FLIINT TWP. — Most parents and students are gearing up for back-toschool but classes remained in session most of the summer for several Carman- Ainsworth students who participated in the Accelerated Graduation Opportunity (Ago) program.
Ten tenth graders, members of the Class of 2017, finished up earlier this week in Explore Engineering and Technology at the Baker College of Flint. Center for Engineering and Technology. Each earned 4 college credits and one high school credit in classes that ran from 8:30 a.m. to 4 p.m. July 7-11; July 14-18 and August 18-19.
The course introduced students to various engineering disciplines in a laboratory setting. Those included a Computer Aided Engineering Lab, a Rapid Prototyping Lab, a Materials Science Lab, Manufacturing Lab, Mechanics of Materials Lab, Thermal Science Lab, Electronics Lab, Computer Lab, Robotics Lab, Optics and Photonics Lab.
They also spent time studying Engineering Design including technical problem solving, report writing and oral presentation, teamwork and ethics.
Wrapping up the last two sessions this week, students finalized projects and presented them to an internal and external audience.
These students, aka Cohort 2, were one of three groups participating in the AGO program.
AGO puts Carman-Ainsworth Community Schools, along with several partners, on the cutting edge in Genesee County of providing opportunities for students to get a head start on college credits while attending high school, according to Debbie Davis, interim C-A high school principal.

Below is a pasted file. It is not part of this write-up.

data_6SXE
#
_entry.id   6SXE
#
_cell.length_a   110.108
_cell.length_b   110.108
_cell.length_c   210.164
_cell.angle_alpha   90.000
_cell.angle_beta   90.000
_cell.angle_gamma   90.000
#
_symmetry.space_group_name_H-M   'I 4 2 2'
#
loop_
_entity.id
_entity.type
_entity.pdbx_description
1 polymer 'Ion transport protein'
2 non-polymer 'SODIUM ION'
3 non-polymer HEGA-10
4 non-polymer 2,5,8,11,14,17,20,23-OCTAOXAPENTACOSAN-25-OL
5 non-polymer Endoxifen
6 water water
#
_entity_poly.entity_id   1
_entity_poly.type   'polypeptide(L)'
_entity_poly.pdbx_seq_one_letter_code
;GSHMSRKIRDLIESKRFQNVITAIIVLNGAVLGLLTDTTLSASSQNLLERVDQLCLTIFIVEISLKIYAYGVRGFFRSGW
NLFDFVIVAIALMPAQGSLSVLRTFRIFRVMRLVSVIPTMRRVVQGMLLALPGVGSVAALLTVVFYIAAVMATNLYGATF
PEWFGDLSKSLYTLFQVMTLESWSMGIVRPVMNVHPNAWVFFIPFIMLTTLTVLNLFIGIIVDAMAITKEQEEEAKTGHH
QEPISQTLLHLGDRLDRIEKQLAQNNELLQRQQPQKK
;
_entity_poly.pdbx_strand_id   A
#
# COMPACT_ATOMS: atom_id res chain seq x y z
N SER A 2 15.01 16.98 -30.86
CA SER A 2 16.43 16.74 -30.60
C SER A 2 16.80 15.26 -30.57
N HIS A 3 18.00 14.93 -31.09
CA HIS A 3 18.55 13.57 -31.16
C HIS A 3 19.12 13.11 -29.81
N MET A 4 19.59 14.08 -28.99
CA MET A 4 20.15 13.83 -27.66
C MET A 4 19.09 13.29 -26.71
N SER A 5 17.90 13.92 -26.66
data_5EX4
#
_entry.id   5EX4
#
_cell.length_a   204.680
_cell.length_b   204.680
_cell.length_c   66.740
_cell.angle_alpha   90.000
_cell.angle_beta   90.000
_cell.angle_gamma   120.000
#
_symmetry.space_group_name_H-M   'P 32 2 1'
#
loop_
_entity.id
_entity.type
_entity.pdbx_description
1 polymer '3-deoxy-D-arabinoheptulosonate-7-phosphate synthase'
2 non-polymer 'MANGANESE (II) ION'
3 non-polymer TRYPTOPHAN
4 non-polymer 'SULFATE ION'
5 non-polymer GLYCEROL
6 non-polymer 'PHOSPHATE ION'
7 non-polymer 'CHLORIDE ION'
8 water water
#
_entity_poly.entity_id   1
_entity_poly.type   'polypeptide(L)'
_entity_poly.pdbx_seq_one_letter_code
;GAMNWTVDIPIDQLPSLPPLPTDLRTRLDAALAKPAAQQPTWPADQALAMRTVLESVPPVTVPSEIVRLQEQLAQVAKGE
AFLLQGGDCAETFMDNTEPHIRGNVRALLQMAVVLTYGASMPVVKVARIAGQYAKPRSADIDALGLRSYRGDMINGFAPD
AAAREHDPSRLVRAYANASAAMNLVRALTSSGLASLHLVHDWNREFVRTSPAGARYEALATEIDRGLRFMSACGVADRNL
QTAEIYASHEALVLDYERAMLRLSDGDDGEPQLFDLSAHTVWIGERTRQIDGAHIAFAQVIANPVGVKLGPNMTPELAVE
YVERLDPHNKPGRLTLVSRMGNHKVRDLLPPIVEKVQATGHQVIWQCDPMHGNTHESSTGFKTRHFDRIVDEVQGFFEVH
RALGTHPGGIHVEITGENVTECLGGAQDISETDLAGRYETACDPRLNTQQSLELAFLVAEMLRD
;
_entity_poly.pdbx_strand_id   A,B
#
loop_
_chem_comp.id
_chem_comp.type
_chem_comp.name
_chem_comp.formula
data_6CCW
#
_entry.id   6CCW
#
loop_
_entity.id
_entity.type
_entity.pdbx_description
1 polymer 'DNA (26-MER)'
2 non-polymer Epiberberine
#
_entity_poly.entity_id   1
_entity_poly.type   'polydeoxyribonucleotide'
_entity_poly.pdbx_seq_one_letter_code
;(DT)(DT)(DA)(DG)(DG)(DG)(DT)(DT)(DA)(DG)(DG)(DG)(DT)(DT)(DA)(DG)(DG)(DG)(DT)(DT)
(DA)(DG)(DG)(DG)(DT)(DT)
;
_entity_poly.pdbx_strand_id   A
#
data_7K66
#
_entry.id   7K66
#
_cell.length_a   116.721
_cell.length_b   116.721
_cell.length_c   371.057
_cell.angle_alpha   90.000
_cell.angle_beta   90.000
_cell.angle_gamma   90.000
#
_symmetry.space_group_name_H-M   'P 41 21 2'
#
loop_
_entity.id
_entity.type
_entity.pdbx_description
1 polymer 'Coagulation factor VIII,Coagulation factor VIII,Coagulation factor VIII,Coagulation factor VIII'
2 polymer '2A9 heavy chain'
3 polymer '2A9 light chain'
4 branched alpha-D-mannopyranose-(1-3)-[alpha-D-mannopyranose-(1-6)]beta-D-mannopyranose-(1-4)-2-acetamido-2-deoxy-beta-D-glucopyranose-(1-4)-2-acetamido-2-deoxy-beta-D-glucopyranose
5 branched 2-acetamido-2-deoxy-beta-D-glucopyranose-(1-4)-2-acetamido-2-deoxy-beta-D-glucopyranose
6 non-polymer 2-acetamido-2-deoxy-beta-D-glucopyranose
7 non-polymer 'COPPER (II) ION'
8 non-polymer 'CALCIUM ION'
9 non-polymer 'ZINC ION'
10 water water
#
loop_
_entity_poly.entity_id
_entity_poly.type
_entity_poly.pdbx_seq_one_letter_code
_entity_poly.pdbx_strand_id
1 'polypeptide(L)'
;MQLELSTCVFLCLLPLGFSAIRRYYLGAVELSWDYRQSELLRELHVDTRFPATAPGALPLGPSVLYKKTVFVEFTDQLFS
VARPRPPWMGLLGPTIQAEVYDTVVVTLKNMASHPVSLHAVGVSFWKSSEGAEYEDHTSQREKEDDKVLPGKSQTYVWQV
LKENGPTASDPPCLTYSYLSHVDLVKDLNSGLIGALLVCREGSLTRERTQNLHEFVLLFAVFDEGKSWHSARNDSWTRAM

Cohort 1 consisted of eight 11th graders (Class of 2016) who participated in a Psychology course offered at The University of Michigan-Flint where they earned three college credits and one high school credit. The classes met from noon to 3 p.m. on Tuesday, Wednesday and Thursday during the weeks of June 24-26, July 1-3, July 8-10 and August 5-7.
Students explored fields and subfields of psychology with emphasis on research including the use of data bases and available resources in the University of Michigan library system.
The course was taught by Kelly Allen Zimmer, a UM-Flint psychology instructor with support from Vera Anderson, a UM-Flint research librarian.
Cohort 3 gave eight incoming CAHS ninth-graders an opportunity to earn a half-credit in Health via an online study program. To earn the credit, the students were required to earn a score of at least 78 percent on a test-out exam this month, which also fulfills the Health course graduation requirement.
The invitation-only AGO program is offered to a select number of incoming freshman who already have earned two or more high school credits while attending the middle school.
By the end of freshman year, participating students will have earned about 9 high school credits.
Over the next three or four years, the students can earn more high school and college credits through partnerships with local colleges.
Potentially they can graduate one year early or enroll in combination high school and college courses during their senior year.
AGO is in its third year at Carman- Ainsworth, as identified by the three cohorts, Davis said.
By earning high school credits early on and during the summers, AGO creates room in students’ schedules to take desired courses such as Advanced Placement courses, fine arts, Career- Technical Education classes and more.
Participation in AGO is an achievement that sets students apart from other students when applying for college, Davis said. — Rhonda Sanders